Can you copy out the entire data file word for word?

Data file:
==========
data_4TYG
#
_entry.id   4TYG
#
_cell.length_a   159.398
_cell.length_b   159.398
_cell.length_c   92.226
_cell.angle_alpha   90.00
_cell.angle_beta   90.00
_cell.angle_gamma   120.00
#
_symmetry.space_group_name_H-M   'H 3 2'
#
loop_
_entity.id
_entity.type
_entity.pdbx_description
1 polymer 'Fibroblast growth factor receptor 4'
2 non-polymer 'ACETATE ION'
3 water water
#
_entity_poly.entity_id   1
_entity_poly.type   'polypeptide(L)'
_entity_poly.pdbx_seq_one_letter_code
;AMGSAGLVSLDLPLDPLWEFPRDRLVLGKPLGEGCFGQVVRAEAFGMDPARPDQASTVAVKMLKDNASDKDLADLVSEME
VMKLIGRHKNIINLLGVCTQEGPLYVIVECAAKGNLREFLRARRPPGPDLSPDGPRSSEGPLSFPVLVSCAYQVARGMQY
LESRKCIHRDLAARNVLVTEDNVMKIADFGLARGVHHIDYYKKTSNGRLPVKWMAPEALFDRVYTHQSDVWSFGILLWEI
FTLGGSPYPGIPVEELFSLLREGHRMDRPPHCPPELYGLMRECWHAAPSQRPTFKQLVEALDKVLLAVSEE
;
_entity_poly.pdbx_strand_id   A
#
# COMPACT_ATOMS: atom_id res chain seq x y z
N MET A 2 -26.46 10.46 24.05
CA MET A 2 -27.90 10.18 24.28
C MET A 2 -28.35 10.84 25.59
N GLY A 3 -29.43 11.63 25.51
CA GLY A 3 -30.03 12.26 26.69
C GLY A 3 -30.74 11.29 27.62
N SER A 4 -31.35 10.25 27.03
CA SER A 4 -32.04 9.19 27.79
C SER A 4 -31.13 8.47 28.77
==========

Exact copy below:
data_4TYG
#
_entry.id   4TYG
#
_cell.length_a   159.398
_cell.length_b   159.398
_cell.length_c   92.226
_cell.angle_alpha   90.00
_cell.angle_beta   90.00
_cell.angle_gamma   120.00
#
_symmetry.space_group_name_H-M   'H 3 2'
#
loop_
_entity.id
_entity.type
_entity.pdbx_description
1 polymer 'Fibroblast growth factor receptor 4'
2 non-polymer 'ACETATE ION'
3 water water
#
_entity_poly.entity_id   1
_entity_poly.type   'polypeptide(L)'
_entity_poly.pdbx_seq_one_letter_code
;AMGSAGLVSLDLPLDPLWEFPRDRLVLGKPLGEGCFGQVVRAEAFGMDPARPDQASTVAVKMLKDNASDKDLADLVSEME
VMKLIGRHKNIINLLGVCTQEGPLYVIVECAAKGNLREFLRARRPPGPDLSPDGPRSSEGPLSFPVLVSCAYQVARGMQY
LESRKCIHRDLAARNVLVTEDNVMKIADFGLARGVHHIDYYKKTSNGRLPVKWMAPEALFDRVYTHQSDVWSFGILLWEI
FTLGGSPYPGIPVEELFSLLREGHRMDRPPHCPPELYGLMRECWHAAPSQRPTFKQLVEALDKVLLAVSEE
;
_entity_poly.pdbx_strand_id   A
#
# COMPACT_ATOMS: atom_id res chain seq x y z
N MET A 2 -26.46 10.46 24.05
CA MET A 2 -27.90 10.18 24.28
C MET A 2 -28.35 10.84 25.59
N GLY A 3 -29.43 11.63 25.51
CA GLY A 3 -30.03 12.26 26.69
C GLY A 3 -30.74 11.29 27.62
N SER A 4 -31.35 10.25 27.03
CA SER A 4 -32.04 9.19 27.79
C SER A 4 -31.13 8.47 28.77